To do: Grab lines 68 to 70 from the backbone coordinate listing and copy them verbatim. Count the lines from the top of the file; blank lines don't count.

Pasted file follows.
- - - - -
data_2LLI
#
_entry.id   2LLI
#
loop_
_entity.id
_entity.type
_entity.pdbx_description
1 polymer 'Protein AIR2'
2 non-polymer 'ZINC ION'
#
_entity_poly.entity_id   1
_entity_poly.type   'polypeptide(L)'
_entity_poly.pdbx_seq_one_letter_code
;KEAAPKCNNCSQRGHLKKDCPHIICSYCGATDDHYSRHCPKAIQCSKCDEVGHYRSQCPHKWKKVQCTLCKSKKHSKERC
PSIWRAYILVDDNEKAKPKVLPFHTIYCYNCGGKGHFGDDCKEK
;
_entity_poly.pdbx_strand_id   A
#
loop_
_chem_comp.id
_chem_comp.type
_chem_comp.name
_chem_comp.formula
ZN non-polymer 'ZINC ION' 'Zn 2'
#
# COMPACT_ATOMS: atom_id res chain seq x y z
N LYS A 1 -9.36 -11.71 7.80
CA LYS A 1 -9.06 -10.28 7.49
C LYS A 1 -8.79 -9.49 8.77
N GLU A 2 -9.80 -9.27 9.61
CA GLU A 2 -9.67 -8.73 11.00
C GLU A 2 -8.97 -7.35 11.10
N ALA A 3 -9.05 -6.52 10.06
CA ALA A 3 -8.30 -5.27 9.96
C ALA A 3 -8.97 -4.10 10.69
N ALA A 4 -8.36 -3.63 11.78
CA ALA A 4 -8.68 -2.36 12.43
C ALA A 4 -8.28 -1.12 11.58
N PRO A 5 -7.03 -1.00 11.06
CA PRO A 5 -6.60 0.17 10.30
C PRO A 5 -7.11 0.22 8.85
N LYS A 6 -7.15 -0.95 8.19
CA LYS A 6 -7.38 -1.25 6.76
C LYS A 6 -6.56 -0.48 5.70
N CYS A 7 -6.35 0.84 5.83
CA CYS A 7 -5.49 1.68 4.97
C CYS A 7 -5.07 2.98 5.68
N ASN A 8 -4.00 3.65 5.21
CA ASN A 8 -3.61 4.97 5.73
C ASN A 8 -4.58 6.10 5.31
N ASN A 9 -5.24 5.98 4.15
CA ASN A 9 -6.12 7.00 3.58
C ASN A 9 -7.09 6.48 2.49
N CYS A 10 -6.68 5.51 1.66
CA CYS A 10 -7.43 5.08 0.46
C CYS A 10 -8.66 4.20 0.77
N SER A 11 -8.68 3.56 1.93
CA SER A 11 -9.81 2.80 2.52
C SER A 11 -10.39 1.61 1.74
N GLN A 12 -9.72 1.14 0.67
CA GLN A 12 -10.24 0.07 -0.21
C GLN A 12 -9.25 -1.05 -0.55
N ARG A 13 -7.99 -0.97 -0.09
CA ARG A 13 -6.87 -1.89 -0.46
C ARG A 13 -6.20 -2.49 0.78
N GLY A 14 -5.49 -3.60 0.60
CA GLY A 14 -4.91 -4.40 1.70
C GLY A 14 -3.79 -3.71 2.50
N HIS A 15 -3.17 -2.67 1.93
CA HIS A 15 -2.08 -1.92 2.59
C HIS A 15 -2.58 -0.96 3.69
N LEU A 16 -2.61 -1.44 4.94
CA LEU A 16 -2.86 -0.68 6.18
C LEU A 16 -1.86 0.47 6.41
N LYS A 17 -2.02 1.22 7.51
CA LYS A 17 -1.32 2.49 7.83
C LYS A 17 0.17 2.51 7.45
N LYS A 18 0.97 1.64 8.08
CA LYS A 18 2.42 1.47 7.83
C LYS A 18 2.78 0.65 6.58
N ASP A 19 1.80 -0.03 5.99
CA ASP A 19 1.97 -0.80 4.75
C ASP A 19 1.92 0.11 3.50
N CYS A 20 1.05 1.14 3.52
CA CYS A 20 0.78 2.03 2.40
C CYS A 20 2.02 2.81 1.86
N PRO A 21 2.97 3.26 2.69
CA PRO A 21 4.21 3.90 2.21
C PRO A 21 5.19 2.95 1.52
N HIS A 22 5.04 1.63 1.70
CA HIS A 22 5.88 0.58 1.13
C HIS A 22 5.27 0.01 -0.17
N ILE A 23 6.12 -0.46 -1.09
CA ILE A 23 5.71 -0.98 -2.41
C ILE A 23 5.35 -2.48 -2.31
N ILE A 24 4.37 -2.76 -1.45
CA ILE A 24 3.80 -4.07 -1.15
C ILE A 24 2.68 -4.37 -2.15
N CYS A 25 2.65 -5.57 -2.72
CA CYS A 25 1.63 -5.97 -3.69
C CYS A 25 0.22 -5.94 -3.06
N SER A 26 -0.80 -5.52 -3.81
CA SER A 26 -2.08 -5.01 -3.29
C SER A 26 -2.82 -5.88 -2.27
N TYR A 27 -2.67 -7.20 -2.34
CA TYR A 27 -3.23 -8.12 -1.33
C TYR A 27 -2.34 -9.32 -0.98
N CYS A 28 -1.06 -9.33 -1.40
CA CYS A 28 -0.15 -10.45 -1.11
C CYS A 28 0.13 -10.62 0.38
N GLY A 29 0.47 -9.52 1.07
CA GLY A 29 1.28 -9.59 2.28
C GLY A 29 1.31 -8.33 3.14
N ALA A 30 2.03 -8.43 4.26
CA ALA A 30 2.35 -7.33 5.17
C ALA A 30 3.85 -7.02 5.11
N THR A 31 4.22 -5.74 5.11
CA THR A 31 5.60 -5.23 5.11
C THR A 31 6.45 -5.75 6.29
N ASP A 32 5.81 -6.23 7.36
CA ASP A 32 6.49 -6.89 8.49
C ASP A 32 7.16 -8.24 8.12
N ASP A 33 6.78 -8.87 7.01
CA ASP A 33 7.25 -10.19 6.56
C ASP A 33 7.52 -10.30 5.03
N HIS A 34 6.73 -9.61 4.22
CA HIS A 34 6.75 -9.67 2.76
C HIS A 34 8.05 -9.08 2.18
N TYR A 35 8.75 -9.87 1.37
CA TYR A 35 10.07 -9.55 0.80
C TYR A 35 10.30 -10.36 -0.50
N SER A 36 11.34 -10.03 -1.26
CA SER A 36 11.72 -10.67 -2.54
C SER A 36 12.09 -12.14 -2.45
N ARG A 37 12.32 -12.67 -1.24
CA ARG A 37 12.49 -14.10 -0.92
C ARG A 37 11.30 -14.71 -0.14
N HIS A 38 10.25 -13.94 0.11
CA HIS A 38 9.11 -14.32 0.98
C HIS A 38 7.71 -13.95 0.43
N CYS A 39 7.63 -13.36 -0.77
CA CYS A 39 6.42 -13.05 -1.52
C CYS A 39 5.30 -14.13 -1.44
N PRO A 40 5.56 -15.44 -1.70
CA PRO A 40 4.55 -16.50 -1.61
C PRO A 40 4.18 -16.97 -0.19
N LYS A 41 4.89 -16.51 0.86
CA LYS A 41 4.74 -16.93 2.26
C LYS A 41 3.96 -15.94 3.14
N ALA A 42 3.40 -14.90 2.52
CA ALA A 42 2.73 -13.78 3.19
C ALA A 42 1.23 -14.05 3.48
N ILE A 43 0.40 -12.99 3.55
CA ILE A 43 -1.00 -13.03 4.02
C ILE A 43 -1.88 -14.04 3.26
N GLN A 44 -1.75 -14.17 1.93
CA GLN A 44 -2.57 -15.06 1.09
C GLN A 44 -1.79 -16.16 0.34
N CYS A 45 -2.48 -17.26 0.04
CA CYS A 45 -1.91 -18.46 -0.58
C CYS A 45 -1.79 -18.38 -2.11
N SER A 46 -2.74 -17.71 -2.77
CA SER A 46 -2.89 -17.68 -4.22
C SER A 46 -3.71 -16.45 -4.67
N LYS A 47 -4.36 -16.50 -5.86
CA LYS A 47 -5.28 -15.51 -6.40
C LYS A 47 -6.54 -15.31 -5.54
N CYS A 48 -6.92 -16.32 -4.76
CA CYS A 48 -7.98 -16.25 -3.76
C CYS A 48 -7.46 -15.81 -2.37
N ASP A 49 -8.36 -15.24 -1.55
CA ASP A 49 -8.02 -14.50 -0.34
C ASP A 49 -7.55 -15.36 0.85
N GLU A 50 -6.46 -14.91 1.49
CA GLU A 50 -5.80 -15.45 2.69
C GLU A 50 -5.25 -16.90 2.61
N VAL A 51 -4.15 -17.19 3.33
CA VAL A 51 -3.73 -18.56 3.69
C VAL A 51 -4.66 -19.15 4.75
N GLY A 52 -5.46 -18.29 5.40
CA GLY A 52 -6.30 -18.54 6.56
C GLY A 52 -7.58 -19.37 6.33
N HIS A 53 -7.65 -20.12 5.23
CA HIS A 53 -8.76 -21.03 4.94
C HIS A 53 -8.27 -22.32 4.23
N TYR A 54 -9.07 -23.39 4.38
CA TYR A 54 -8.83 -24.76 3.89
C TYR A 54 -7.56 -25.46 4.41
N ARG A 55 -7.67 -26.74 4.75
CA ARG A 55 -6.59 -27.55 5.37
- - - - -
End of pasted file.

CA GLY A 14 -4.91 -4.40 1.70
C GLY A 14 -3.79 -3.71 2.50
N HIS A 15 -3.17 -2.67 1.93